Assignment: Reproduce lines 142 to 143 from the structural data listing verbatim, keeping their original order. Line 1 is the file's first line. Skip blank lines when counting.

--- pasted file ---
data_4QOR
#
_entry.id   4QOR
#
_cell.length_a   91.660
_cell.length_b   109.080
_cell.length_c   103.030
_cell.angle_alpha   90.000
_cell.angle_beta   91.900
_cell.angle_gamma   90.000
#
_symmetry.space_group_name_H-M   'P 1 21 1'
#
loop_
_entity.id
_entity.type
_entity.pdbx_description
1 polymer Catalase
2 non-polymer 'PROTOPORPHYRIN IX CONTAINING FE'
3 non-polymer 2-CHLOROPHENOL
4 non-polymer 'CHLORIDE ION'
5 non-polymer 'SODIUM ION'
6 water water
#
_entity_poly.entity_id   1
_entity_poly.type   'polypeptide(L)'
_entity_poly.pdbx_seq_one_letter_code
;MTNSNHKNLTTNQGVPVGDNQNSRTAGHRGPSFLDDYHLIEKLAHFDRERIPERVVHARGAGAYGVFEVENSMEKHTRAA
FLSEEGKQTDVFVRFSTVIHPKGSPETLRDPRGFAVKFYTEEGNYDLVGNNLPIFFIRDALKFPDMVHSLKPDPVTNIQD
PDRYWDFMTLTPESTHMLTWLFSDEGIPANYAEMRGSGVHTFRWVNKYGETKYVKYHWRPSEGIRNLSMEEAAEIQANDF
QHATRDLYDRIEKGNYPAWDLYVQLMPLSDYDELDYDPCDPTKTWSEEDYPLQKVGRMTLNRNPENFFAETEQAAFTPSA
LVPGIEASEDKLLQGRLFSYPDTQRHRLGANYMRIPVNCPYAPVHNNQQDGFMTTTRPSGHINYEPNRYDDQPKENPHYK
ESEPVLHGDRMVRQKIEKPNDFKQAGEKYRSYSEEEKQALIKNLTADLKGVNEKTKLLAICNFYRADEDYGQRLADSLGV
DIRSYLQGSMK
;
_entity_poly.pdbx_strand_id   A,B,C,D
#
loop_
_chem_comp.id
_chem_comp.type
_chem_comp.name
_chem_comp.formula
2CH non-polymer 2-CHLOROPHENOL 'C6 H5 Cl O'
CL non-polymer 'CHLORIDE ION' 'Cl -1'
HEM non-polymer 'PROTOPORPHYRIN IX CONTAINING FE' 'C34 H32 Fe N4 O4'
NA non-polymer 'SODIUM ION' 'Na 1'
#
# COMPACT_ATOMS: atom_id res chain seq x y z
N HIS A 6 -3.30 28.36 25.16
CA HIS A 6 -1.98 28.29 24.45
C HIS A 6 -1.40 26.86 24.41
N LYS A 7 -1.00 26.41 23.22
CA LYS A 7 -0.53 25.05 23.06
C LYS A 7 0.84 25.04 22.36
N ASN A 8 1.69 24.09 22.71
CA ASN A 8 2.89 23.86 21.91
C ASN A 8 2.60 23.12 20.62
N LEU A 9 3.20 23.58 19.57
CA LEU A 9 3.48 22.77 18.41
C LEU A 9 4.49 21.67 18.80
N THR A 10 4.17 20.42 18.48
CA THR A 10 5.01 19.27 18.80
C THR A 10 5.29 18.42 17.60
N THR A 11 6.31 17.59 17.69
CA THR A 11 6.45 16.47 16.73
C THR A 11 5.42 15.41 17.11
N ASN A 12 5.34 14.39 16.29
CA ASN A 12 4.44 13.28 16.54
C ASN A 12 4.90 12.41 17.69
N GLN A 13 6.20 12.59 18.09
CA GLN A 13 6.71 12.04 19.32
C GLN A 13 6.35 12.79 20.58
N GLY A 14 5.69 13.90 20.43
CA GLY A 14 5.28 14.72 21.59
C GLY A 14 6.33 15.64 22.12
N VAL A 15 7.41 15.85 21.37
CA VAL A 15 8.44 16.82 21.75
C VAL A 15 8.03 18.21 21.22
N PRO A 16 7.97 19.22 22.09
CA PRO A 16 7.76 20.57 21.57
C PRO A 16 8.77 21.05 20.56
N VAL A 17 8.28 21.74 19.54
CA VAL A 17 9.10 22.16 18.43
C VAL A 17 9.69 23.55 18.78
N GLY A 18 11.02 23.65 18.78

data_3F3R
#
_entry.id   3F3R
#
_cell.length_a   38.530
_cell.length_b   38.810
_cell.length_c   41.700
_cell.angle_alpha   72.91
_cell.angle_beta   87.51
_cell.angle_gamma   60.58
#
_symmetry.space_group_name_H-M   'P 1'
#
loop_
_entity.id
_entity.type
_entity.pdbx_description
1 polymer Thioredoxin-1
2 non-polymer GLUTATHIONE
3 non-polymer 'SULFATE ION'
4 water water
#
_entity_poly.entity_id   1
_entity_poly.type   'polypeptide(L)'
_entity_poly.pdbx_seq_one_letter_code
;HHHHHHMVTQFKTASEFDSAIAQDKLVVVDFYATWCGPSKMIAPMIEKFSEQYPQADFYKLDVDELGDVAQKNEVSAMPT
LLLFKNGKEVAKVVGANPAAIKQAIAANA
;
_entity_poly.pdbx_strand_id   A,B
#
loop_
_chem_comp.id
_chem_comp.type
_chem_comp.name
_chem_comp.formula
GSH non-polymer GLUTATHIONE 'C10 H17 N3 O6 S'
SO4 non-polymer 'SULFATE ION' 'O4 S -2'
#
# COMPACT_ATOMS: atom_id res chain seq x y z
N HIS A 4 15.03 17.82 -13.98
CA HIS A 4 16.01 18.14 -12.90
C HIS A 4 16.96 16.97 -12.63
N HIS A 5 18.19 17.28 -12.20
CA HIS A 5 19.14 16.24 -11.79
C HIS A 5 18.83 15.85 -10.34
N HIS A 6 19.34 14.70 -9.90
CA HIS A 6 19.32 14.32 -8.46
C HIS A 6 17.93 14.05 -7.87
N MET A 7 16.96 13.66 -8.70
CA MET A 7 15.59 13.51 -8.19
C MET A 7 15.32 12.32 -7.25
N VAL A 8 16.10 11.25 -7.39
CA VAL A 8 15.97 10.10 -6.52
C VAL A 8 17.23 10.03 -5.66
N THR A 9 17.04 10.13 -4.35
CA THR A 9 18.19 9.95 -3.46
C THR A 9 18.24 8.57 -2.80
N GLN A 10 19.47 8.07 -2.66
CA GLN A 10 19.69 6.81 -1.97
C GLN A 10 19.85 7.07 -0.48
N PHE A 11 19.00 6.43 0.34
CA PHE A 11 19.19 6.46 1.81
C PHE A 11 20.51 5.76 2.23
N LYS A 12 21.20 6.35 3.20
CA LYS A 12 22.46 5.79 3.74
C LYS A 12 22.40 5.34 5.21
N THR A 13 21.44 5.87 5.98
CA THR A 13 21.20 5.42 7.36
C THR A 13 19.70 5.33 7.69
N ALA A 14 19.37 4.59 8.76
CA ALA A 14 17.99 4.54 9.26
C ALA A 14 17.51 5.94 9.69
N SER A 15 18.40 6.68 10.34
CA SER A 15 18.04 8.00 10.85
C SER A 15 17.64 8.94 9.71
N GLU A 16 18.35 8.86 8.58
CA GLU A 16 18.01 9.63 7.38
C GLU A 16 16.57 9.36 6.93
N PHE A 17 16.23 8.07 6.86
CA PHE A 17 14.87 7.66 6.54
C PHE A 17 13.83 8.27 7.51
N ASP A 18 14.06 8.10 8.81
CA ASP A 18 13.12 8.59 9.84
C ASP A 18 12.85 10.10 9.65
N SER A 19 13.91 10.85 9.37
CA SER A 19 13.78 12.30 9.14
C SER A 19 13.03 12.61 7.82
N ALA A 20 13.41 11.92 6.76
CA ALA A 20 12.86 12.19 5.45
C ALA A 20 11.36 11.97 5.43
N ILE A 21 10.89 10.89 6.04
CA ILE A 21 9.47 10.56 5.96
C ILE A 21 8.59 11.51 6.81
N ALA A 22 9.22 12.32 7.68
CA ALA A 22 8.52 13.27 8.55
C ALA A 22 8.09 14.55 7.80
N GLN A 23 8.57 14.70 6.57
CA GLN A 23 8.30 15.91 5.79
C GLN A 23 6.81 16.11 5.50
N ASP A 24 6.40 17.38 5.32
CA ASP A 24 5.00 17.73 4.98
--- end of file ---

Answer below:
C THR A 9 18.24 8.57 -2.80
N GLN A 10 19.47 8.07 -2.66